Published on May 25th, 2015 | by The Beige Baron4
Circle — “Pharaoh Overlord”
I was excited to discover Finnish band Pharaoh Overload had released a new album called Circle last month. After obtaining it and pressing play, I was pretty confused as to what was spilling into my headphones—and it was then I realized this was not in fact the fuzzy droney stoner of Pharaoh Overlord, but the band Circle.
Turns out my confusion was somewhat justified, as Circle is actually three-quarters of Pharaoh Overlord, though the former band predates the latter by a good many years having formed in 1992 by Jussi Lethisalo.
A quick browse on Wikipedia unearthed a vast and bewildering back-catalog of music covering progressive, kraut, and heavy metal. The band has 30 full-length releases, half as many again EPs and singles, and still more live albums, and a handful of soundtracks.
Whether my lack of knowledge about this band serves as an impediment or an advantage to approaching Pharaoh Overlord I’m not sure—I think hearing an album like this is best done with an open mind and a lack of any expectation.
It’s clear from the outset the band is trying something pretty ambitious
Tonally and conceptually, the five long tracks each serve as a movement of a larger work. The album launches with a clean, chiming guitar phrase, tense two-note bassline, and soft humming. A brass section melts in and soon gives the piece a kind of windswept and cinematic drama, underpinned by stabs of discordant, poly-rhythmic trombone.
It’s clear from the outset the band is trying something pretty ambitious. Can it sustain itself over the length of a record? Can it add anything it hasn’t offered in the first couple of tracks, the second of which—titled Kavelen Luiden Paalla—arranges more indignant blurts of brass over a shuffling jazz beat and spidery guitar lick, interspersed with primal howls and screams in the death metal style.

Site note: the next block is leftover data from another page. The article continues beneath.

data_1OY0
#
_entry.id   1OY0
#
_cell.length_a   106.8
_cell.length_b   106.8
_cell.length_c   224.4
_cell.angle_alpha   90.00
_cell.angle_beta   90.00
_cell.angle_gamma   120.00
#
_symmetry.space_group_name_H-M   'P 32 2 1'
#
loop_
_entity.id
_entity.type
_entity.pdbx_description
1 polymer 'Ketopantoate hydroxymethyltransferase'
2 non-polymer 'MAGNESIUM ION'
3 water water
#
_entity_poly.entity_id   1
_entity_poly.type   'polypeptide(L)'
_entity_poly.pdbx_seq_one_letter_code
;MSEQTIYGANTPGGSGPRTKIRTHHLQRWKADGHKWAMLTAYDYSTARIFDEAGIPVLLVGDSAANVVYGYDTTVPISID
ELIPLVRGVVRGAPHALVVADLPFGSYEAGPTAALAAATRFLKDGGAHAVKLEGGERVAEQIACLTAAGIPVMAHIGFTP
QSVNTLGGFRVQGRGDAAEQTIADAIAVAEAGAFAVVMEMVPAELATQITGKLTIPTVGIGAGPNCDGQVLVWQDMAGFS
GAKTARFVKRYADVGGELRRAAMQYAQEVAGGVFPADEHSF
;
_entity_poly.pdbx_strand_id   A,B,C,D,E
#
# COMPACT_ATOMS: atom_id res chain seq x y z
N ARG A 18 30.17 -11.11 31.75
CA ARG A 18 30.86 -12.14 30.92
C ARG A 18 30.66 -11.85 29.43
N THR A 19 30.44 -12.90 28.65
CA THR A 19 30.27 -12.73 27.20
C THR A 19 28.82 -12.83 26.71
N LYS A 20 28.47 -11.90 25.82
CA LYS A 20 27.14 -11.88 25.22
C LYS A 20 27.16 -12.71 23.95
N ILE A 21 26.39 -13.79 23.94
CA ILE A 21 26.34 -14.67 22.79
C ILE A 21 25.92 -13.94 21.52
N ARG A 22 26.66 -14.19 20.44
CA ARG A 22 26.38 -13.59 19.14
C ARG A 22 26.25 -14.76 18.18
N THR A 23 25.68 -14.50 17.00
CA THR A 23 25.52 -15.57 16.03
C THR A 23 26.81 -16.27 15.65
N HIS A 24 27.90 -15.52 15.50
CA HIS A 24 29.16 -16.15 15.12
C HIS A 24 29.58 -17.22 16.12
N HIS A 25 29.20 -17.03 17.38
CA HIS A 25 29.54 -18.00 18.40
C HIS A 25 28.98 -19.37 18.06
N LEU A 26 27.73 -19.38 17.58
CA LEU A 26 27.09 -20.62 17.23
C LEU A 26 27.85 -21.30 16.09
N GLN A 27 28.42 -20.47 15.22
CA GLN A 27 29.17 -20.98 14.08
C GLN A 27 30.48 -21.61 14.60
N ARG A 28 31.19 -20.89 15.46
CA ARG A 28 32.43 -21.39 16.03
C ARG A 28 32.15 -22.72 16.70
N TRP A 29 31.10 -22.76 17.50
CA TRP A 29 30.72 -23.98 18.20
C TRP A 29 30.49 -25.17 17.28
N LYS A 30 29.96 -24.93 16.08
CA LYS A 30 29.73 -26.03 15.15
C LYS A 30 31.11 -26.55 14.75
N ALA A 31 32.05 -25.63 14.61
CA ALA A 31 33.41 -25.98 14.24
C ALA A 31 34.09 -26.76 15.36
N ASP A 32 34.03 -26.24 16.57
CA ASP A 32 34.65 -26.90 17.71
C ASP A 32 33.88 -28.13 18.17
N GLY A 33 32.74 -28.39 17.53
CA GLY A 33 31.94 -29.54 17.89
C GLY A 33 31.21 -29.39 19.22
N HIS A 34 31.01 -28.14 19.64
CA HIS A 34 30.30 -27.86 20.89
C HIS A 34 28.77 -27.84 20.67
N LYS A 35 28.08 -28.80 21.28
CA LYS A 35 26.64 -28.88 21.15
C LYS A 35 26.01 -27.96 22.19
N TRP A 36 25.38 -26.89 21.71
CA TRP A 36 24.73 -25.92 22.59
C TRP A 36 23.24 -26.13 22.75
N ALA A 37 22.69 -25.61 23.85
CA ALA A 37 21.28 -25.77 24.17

Just as this idea is just beginning to wear thin, Circle has already changed gears, Aavasaksa offering layer upon layer of melodic guitar loops twining around a gritty guitar and bass rhythm, the trombones playful now and the whole arrangement filled with air and light.
Aldebaran is probably the most brass-heavy of the album, trombone and some kind of deep Mongolian-sounding horn, perhaps a distorted tuba, taking over from strings to create a monotonous psychedelic drone.
Album highlight and closer Madonna of Viggiano provides the best and clearest snapshot of Pharaoh Overlord, crystalizing the Eastern rhythms and textures and flavors into a head-nodding and completely enjoyable seven minutes. Lethisalo sings the cadence of a Buddhist death chant while percussion and guitar rhythms loop and dance in secret ritual.
Apparently true to form, Circle has again tried something different with Pharaoh Overlord and should be applauded for that. Its complexity and intricacy reveal more with each listen—it’s a poly-rhythmical feast painting from a palette seldom used in rock music, and the new textures and colors thrill, unsettle, and inspire the imagination.
If Pharaoh Overlord is any indication of the ambition and talent of this band, then I’m going to have to devote a few weeks exploring their discography further. I have a feeling it won’t disappoint.
Pharaoh Overlord is out now on Ektro Records at good record outlets.